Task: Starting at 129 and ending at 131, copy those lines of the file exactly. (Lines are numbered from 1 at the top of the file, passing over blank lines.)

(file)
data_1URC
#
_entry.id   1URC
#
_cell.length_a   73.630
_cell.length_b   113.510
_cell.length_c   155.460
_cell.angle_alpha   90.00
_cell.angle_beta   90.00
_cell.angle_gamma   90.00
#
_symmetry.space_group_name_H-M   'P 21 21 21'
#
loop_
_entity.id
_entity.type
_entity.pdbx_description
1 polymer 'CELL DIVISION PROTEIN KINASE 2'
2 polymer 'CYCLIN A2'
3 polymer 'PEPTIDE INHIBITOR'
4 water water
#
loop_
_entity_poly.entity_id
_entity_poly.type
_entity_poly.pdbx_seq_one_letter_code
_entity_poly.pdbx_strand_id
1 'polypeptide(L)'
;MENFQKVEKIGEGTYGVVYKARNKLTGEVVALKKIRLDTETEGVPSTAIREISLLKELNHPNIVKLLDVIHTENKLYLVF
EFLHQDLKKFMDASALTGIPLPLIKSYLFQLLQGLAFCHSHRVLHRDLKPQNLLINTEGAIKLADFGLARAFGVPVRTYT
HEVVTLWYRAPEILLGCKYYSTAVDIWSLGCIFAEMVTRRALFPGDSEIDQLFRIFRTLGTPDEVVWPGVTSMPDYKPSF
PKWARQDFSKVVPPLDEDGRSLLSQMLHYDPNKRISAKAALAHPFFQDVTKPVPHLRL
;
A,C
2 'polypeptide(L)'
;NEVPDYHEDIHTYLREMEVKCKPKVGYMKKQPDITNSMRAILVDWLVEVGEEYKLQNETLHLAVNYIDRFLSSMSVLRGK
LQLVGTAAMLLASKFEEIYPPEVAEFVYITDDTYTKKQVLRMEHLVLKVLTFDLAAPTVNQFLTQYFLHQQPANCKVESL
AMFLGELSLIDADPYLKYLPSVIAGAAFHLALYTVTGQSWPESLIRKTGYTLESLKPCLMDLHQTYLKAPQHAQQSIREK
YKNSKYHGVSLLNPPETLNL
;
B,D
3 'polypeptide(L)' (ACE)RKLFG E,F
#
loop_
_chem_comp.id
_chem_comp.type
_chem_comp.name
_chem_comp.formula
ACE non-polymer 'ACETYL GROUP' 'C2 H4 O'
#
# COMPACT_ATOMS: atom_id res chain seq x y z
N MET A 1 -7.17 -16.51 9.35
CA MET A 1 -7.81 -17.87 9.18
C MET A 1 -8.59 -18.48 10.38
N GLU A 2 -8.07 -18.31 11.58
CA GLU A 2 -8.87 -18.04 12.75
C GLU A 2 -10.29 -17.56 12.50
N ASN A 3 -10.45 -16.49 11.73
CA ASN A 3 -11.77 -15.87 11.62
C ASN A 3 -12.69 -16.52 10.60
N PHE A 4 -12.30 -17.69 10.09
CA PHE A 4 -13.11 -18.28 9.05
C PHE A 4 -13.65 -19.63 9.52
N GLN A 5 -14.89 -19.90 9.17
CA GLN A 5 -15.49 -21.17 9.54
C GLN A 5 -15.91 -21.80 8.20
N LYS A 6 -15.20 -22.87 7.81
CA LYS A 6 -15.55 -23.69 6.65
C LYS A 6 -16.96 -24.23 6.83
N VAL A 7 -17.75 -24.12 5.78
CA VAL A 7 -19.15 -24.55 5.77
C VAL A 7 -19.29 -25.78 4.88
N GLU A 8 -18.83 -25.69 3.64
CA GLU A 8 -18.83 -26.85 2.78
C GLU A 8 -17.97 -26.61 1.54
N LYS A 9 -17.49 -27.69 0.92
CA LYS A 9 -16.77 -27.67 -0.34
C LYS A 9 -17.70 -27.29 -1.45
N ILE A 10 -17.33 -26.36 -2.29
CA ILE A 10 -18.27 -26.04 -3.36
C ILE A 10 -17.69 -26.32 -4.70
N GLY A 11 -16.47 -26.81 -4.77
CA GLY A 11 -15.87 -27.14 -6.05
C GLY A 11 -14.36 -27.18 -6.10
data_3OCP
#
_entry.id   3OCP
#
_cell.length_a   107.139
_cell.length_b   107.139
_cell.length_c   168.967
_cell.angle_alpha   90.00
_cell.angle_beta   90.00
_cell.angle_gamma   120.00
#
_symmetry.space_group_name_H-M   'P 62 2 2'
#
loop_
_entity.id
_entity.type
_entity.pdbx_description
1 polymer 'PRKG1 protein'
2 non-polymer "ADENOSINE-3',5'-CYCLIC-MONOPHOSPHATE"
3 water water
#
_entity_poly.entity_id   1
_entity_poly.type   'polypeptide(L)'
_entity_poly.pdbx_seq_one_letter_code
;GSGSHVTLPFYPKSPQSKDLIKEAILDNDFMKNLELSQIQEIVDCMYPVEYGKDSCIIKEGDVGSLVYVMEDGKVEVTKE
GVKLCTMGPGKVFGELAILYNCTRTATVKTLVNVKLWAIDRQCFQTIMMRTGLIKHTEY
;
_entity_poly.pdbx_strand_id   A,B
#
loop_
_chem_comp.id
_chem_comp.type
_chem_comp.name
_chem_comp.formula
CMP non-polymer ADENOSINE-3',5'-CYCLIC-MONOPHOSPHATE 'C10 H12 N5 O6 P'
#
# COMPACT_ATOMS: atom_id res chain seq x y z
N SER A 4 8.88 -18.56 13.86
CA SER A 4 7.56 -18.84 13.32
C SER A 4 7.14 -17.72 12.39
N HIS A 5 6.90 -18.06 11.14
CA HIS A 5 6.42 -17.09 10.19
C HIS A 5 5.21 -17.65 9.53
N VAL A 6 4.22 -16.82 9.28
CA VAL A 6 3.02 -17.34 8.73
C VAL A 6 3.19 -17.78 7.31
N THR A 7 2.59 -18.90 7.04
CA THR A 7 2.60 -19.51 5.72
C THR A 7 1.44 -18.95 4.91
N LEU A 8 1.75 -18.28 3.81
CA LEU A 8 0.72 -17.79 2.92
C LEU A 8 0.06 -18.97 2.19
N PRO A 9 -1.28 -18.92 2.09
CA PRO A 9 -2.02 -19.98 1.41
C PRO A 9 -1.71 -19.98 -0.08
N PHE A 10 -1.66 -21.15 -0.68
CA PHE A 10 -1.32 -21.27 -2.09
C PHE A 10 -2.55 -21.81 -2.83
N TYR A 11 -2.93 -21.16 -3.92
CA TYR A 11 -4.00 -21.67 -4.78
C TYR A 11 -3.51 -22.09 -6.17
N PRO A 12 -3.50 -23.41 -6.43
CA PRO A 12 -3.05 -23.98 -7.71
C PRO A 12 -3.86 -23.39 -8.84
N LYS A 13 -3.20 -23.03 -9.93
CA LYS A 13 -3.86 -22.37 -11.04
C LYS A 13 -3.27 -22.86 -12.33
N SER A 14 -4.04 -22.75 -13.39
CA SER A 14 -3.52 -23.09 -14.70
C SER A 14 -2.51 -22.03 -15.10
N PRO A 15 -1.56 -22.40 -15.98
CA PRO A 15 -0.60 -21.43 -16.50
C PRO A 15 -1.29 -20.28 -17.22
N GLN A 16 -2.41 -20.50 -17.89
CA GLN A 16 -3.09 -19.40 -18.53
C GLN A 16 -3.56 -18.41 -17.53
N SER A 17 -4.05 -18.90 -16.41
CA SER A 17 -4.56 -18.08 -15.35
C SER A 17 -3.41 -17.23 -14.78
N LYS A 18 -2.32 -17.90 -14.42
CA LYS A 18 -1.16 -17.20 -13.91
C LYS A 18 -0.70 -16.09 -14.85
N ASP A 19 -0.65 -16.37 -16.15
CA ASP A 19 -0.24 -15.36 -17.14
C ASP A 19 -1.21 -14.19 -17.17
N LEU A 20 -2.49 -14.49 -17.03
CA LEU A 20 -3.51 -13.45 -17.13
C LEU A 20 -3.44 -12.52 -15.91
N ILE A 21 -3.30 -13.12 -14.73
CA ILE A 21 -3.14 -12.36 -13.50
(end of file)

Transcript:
CA VAL A 6 3.02 -17.34 8.73
C VAL A 6 3.19 -17.78 7.31
N THR A 7 2.59 -18.90 7.04